A Senior Advocate of Nigeria and Interim Chair, Alliance on Surviving Covid 19 and Beyond (ASCAB), Mr Femi Falana, has argued that the planned protest by the Nigerian Labour Congress (NLC) in solidarity with the Academic Staff Union of Universities (ASUU) is legal. That is despite the position of the Federal Government that it is not.
Falana said: “As a sequel to the failure of the Federal Government to resolve the industrial action embarked upon by the Academic Staff Union of Universities (ASUU) over 5 months ago, the Nigeria Labour Congress (NLC) has announced plans to embark on nationwide protest marches and rallies in support of ASUU on July 26 and 27. 2022.
“However, the Federal Government has declared the proposed protest illegal. The Minister of Information and Culture, Mr Lai Mohammed, stated this while briefing journalists on the decisions of the Federal Executive Council (FEC) at its meeting in Abuja last Wednesday.”
He added that the proposed protest cannot be said to be illegal since it is an expression of the freedom of expression and freedom of assembly of Nigerian workers guaranteed by sections 39 and 40 of the Constitution of the Federal Republic of Nigeria 1999 and articles 39 and 40 of the African Charter on Human and Peoples Rights Ratification and Enforcement Act Cap A9, Laws of the Federation of Nigeria, 2004. Indeed the fundamental right of the people of Nigeria to protest for and against the Government was upheld by the Court of Appeal in the celebrated case of the Inspector-General of Police v All Nigeria Peoples Party (2008) 12 WRN 65.
Falana argued further: “In the leading judgment of the Court of Appeal, Adekeye JCA (as then was) held that “Public Order Act should be promulgated to compliment sections 39 and 40 of the Constitution in context and not to stifle or cripple it. A rally or placard-carrying demonstration has become a form of expression of views on current issues affecting government and the governed in a sovereign state. It is a trend recognised and deeply entrenched in the system of governance in civilised countries. It will not only be primitive but also retrogressive if Nigeria continues to require a pass to hold a rally. We must borrow a leaf from those who have trekked the rugged path of democracy and are now reaping the dividend of their experience.”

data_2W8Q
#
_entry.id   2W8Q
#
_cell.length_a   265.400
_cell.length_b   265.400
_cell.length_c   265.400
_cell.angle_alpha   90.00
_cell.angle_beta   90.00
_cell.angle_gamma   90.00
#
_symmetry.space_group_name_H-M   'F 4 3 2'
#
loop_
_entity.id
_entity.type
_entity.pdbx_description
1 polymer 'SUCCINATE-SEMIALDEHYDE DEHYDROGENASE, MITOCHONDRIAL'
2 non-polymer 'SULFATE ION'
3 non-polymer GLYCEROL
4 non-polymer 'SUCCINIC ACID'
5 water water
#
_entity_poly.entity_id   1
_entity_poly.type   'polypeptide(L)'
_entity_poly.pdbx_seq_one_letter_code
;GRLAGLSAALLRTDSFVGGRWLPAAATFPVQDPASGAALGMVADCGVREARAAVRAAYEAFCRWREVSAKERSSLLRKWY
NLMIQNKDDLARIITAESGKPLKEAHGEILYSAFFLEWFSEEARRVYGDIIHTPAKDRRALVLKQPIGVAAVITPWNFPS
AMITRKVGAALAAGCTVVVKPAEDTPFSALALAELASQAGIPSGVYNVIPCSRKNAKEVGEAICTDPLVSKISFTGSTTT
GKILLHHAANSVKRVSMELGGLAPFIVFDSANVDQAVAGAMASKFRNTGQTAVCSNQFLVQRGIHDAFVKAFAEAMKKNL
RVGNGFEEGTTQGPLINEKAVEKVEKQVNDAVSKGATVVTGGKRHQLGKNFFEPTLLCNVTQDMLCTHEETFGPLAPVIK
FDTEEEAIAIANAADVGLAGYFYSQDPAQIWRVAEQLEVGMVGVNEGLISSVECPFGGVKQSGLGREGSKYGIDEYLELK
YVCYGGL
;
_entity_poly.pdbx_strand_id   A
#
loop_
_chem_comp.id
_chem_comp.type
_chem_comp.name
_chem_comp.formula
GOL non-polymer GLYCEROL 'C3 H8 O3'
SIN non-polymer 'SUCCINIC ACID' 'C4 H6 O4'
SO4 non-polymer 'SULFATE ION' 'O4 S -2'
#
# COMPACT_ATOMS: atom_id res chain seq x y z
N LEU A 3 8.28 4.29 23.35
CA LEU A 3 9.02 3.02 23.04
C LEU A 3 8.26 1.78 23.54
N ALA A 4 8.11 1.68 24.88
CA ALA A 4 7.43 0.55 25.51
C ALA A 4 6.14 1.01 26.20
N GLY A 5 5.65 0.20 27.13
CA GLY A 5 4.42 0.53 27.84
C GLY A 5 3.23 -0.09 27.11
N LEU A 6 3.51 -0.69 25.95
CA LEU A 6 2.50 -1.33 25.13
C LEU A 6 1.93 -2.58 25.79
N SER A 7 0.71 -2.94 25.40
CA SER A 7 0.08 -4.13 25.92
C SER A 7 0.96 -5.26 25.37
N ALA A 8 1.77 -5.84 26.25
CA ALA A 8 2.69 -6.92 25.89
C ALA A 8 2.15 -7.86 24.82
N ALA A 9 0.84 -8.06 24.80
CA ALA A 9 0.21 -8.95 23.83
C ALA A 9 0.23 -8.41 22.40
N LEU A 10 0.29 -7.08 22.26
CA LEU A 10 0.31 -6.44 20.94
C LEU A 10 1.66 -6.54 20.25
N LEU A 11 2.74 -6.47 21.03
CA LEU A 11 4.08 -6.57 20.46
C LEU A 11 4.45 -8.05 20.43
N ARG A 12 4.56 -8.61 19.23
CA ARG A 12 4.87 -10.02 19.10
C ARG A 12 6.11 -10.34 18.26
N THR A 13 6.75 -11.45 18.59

In line with the injunction of the Court of Appeal, the National Assembly ensured that the right of Nigerian citizens to assemble and express themselves freely and peacefully has been complemented by the Police Establishment Act 2020. The Act has imposed a duty on the Nigeria Police Force to provide adequate security during meetings, rallies and processions convened by Nigerian citizens. Specifically, section 83(4) of the Act stipulates as follows: “Where a person or organization notifies the police of his or its intention to hold a public meeting, rally or procession on a public highway or such meetings in a place where the public has access to, the police officer responsible for the area where the meeting rally or procession will take place shall mobilize personnel to provide security cover for the meeting, rally or the procession.”
“Having confirmed that the Nigeria Labour Congress has notified the Authorities of the Nigeria Police Force of the planned protest marches and rallies in strict compliance with the aforementioned provision of the Police Establishment Act, 2020, we call on the Federal Government to respect the democratic wishes of Nigerian workers to identify with the striking university lecturers. Since the protest by the NLC is just and legitimate the ASCAB has mobilised lawyers in the Federal Capital Territory and the 36 States of the Federation to provide legal services for the protesters.”